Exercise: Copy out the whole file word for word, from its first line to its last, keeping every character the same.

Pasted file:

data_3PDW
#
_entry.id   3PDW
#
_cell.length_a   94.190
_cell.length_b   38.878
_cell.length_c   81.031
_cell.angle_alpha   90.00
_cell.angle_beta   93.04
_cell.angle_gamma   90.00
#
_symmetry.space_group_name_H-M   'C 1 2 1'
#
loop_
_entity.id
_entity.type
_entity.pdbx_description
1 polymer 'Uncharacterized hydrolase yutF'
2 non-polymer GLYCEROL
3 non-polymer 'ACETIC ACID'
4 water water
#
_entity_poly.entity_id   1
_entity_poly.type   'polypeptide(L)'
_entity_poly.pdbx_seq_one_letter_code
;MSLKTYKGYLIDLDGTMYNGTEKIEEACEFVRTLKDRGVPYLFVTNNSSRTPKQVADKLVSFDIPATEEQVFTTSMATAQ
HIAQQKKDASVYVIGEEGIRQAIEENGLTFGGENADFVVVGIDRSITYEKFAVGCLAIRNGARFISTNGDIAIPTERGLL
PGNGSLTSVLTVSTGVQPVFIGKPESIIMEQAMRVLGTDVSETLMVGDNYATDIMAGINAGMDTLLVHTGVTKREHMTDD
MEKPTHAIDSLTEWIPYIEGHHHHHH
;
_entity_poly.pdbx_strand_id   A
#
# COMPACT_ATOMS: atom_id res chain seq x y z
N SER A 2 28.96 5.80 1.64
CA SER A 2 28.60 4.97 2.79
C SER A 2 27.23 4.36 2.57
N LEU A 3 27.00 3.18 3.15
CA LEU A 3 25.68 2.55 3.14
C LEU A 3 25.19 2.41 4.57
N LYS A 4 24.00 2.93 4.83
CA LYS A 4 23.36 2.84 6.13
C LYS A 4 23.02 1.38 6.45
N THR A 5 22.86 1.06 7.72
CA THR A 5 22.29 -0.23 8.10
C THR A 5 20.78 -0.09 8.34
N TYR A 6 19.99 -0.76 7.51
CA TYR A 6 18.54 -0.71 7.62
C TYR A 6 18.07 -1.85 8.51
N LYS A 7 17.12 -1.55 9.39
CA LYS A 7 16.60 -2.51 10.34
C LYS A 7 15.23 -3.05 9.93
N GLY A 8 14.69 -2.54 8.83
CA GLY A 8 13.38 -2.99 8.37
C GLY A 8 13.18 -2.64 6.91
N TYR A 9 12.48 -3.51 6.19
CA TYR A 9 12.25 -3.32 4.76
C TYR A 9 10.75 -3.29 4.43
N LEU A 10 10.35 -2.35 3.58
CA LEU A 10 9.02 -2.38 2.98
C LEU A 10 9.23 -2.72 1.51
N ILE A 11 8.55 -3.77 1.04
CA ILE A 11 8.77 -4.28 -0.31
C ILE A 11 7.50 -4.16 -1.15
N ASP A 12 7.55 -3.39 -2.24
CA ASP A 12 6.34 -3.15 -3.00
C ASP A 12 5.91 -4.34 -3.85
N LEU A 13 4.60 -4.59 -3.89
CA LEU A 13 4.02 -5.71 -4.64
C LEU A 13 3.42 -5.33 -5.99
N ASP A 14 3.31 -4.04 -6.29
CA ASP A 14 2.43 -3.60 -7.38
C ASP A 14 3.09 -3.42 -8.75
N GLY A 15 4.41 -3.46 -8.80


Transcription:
data_3PDW
#
_entry.id   3PDW
#
_cell.length_a   94.190
_cell.length_b   38.878
_cell.length_c   81.031
_cell.angle_alpha   90.00
_cell.angle_beta   93.04
_cell.angle_gamma   90.00
#
_symmetry.space_group_name_H-M   'C 1 2 1'
#
loop_
_entity.id
_entity.type
_entity.pdbx_description
1 polymer 'Uncharacterized hydrolase yutF'
2 non-polymer GLYCEROL
3 non-polymer 'ACETIC ACID'
4 water water
#
_entity_poly.entity_id   1
_entity_poly.type   'polypeptide(L)'
_entity_poly.pdbx_seq_one_letter_code
;MSLKTYKGYLIDLDGTMYNGTEKIEEACEFVRTLKDRGVPYLFVTNNSSRTPKQVADKLVSFDIPATEEQVFTTSMATAQ
HIAQQKKDASVYVIGEEGIRQAIEENGLTFGGENADFVVVGIDRSITYEKFAVGCLAIRNGARFISTNGDIAIPTERGLL
PGNGSLTSVLTVSTGVQPVFIGKPESIIMEQAMRVLGTDVSETLMVGDNYATDIMAGINAGMDTLLVHTGVTKREHMTDD
MEKPTHAIDSLTEWIPYIEGHHHHHH
;
_entity_poly.pdbx_strand_id   A
#
# COMPACT_ATOMS: atom_id res chain seq x y z
N SER A 2 28.96 5.80 1.64
CA SER A 2 28.60 4.97 2.79
C SER A 2 27.23 4.36 2.57
N LEU A 3 27.00 3.18 3.15
CA LEU A 3 25.68 2.55 3.14
C LEU A 3 25.19 2.41 4.57
N LYS A 4 24.00 2.93 4.83
CA LYS A 4 23.36 2.84 6.13
C LYS A 4 23.02 1.38 6.45
N THR A 5 22.86 1.06 7.72
CA THR A 5 22.29 -0.23 8.10
C THR A 5 20.78 -0.09 8.34
N TYR A 6 19.99 -0.76 7.51
CA TYR A 6 18.54 -0.71 7.62
C TYR A 6 18.07 -1.85 8.51
N LYS A 7 17.12 -1.55 9.39
CA LYS A 7 16.60 -2.51 10.34
C LYS A 7 15.23 -3.05 9.93
N GLY A 8 14.69 -2.54 8.83
CA GLY A 8 13.38 -2.99 8.37
C GLY A 8 13.18 -2.64 6.91
N TYR A 9 12.48 -3.51 6.19
CA TYR A 9 12.25 -3.32 4.76
C TYR A 9 10.75 -3.29 4.43
N LEU A 10 10.35 -2.35 3.58
CA LEU A 10 9.02 -2.38 2.98
C LEU A 10 9.23 -2.72 1.51
N ILE A 11 8.55 -3.77 1.04
CA ILE A 11 8.77 -4.28 -0.31
C ILE A 11 7.50 -4.16 -1.15
N ASP A 12 7.55 -3.39 -2.24
CA ASP A 12 6.34 -3.15 -3.00
C ASP A 12 5.91 -4.34 -3.85
N LEU A 13 4.60 -4.59 -3.89
CA LEU A 13 4.02 -5.71 -4.64
C LEU A 13 3.42 -5.33 -5.99
N ASP A 14 3.31 -4.04 -6.29
CA ASP A 14 2.43 -3.60 -7.38
C ASP A 14 3.09 -3.42 -8.75
N GLY A 15 4.41 -3.46 -8.80